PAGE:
Shelby Cobra. Picture: Racing Photos"
Promising three-year-old Shelby Cobra confirmed his new travel arrangements to Adelaide in May with a pleasing jump-out at Flemington on Friday.
The Listed winner from last spring’s Flemington carnival was to have chased the big money in Sydney this autumn until an untimely knock to a hock put Adelaide on his radar instead.
“He had a little bit of setback,” trainer Mike Moroney explained of the Toronado gelding. “He knocked the outside of his hock on the gates and it was sore for a bit so we had to back-off until that came right hence we had to miss Sydney.
“We had some of those good three-year-olds sprints there in mind but he’s not going to be ready in time so we’ll probably head towards Adelaide for races like the Euclase (Tobin Bronze Stakes) and the Goodwood.”
The $200,000 group 2 Tobin Bronze Stakes is at Morphettville on May 1 with the $500,000 Group 1 Goodwood over the same 1200m trip, two weeks later.
Shelby Cobra ran in the first jump-out on the inside grass on Friday over 800 metres and Moroney said he stretched out nicely.
“He went well,” he said. “We relaxed him back and he ran home well and didn’t get beaten that far. We’ll see how he pulls-up first but he may go straight to the races (in Melbourne).”
Shelby Cobra has won two of his four starts with his last outing being a tired unplaced run at Ballarat in November when the $1.65 favourite. Moroney said that run has not dulled his enthusiasm for the gelding.
“He’s a pretty capable horse,” he said. “He’s going to improve and keep improving. He’s well above average.”
While Shelby Cobra won’t be in Sydney this autumn, Moroney’s star mare Tofane will be.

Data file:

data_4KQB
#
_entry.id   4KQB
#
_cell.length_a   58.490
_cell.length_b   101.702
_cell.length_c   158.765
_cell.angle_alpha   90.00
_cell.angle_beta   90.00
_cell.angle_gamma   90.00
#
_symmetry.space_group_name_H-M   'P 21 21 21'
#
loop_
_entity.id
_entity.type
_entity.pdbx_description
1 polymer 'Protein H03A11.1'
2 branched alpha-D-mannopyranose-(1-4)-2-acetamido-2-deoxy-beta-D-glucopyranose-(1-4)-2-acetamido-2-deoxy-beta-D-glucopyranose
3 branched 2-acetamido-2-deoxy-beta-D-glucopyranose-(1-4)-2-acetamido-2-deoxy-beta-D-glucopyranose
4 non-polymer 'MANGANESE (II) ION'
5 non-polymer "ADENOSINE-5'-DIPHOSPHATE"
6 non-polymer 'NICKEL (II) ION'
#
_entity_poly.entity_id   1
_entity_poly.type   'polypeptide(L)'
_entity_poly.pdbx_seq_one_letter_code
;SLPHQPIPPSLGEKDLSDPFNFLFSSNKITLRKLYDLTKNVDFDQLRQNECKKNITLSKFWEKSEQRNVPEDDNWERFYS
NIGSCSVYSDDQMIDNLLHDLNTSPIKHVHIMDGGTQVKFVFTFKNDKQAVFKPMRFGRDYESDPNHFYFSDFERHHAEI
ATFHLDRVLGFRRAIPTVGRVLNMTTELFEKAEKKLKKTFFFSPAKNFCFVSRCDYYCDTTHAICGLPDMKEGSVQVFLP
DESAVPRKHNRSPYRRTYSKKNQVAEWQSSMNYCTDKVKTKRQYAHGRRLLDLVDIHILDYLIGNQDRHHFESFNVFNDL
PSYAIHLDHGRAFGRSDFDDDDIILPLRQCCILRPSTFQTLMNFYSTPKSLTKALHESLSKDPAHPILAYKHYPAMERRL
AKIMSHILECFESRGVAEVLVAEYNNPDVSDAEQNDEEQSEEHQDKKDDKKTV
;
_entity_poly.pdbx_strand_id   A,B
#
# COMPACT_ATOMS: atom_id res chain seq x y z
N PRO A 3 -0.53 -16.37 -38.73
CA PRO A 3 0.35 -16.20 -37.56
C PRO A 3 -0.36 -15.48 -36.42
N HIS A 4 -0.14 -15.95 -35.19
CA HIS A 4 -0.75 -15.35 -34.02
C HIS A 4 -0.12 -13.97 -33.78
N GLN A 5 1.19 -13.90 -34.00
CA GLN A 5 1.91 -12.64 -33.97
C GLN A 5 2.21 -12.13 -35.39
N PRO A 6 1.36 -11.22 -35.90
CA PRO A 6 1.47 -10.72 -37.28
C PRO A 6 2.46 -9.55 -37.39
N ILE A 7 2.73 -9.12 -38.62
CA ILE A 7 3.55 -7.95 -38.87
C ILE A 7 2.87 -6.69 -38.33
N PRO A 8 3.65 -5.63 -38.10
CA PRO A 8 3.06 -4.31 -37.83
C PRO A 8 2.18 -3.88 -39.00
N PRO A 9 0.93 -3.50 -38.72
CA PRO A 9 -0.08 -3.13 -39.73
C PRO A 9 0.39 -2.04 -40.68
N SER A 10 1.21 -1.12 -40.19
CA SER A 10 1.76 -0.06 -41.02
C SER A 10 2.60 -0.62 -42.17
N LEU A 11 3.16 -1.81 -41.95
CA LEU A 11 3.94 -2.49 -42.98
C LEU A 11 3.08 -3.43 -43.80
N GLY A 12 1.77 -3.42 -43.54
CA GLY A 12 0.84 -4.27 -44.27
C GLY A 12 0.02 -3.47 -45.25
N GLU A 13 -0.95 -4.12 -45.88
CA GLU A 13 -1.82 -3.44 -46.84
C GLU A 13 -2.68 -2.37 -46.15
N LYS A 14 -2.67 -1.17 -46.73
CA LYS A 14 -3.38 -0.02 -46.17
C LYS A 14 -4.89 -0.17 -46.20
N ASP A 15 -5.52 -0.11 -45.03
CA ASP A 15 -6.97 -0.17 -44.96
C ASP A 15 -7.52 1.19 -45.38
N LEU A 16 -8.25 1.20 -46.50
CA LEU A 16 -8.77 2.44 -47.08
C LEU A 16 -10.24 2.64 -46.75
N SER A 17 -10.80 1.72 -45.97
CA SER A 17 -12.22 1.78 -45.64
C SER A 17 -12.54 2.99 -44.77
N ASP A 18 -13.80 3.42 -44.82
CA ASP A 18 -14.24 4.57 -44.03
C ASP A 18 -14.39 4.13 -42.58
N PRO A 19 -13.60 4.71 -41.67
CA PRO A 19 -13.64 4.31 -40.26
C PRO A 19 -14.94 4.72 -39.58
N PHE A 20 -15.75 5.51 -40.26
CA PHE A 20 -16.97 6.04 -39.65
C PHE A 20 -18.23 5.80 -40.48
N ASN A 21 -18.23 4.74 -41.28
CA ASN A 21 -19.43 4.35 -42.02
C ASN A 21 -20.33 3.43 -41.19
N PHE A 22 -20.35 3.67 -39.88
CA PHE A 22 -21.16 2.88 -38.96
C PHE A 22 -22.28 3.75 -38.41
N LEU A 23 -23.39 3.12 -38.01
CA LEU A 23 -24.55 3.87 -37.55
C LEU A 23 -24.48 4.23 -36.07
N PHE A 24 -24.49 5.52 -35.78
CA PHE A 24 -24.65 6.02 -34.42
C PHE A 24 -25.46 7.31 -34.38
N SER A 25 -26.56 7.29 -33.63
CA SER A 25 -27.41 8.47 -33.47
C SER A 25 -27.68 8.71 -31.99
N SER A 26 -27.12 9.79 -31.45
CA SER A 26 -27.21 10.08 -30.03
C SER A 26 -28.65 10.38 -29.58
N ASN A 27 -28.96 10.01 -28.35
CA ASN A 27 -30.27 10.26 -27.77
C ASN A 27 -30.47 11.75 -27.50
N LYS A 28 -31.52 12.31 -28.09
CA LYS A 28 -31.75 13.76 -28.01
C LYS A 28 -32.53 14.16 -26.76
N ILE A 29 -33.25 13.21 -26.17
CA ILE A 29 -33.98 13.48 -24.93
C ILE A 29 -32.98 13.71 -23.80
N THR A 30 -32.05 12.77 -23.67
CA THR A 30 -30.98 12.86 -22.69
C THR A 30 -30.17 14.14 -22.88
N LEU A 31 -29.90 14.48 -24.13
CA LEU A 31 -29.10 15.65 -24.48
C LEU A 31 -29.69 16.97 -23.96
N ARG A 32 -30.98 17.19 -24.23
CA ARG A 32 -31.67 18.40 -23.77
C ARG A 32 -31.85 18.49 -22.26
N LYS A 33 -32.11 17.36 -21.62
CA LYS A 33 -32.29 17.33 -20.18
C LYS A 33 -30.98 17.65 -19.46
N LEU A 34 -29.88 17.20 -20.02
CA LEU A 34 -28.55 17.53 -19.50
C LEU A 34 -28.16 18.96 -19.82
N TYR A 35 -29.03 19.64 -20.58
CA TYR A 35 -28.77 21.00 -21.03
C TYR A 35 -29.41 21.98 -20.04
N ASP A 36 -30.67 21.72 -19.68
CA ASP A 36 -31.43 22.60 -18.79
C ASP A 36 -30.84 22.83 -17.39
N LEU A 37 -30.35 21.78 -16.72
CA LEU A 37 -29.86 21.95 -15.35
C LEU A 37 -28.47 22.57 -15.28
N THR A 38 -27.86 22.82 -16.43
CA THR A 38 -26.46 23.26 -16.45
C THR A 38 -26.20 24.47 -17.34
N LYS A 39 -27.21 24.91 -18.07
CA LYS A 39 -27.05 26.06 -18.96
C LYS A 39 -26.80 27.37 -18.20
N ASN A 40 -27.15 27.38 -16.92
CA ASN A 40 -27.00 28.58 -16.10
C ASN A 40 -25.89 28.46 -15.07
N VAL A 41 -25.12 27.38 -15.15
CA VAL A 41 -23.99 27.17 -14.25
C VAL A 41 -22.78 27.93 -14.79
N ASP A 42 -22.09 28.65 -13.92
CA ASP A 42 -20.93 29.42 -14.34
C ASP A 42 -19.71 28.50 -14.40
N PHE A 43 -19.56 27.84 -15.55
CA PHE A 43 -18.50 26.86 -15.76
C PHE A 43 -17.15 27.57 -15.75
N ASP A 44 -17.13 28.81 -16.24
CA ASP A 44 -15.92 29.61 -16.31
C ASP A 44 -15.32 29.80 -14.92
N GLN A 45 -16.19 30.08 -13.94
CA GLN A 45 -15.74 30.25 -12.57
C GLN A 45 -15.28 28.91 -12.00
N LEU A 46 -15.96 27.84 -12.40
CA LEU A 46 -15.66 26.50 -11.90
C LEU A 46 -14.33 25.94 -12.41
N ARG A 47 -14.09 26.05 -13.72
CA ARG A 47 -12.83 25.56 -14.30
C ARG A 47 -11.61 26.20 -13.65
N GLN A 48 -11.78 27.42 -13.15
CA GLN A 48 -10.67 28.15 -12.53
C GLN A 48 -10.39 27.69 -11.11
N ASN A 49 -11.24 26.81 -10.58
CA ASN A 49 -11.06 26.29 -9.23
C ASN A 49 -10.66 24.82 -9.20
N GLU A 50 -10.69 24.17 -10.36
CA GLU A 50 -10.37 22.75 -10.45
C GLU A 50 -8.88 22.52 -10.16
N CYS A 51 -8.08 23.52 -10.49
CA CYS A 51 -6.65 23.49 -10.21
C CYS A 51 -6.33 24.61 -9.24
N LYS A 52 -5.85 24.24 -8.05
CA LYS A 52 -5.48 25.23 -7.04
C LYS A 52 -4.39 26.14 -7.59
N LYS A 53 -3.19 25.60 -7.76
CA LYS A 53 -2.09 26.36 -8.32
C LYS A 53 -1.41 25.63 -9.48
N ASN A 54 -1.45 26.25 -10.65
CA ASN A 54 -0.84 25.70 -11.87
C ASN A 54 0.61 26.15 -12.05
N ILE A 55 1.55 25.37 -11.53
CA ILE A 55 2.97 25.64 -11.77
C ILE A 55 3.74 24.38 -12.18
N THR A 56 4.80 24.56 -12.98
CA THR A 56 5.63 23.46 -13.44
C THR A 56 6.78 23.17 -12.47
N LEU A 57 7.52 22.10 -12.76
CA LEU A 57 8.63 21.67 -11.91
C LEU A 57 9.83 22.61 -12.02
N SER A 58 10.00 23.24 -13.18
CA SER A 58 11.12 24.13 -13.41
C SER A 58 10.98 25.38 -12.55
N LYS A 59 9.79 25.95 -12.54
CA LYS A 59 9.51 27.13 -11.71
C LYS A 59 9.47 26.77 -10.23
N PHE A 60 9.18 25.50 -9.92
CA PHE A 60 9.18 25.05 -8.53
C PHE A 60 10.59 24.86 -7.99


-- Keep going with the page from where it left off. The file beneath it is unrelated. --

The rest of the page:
The trainer explained the seven-day push-back of the Sydney carnival means the Group 1 winning mare can get a chance at a bigger piece of the autumn spoils via the Group 2 $300,000 Sapphire Stakes for fillies and mares over 1200m on April 10.
Tofane, who has had a late start to racing in 2021 due to a kidney infection, was to have run in a Group 3 sprint a Randwick for half the prizemoney on final day until the carnival was moved back a week.
Moroney said he is looking forward to the Australian debut at Bendigo on Saturday of prized import English King, despite reservations about a potentially wet surface.
“Paul (Moroney’s brother and buyer of the horse) told me he spoke to Ed Walker, English King’s former trainer and he just said that the firmer the better for him,” Moroney said.
“When he walked the track before the Derby Trial (at Lingfield), they were thinking about scratching him because they thought it was too firm.
“He put in a nice piece of work on Tuesday on wet ground which was a bit of a surprise but I’ve had them do that and then strike a wet track on race day and struggle.”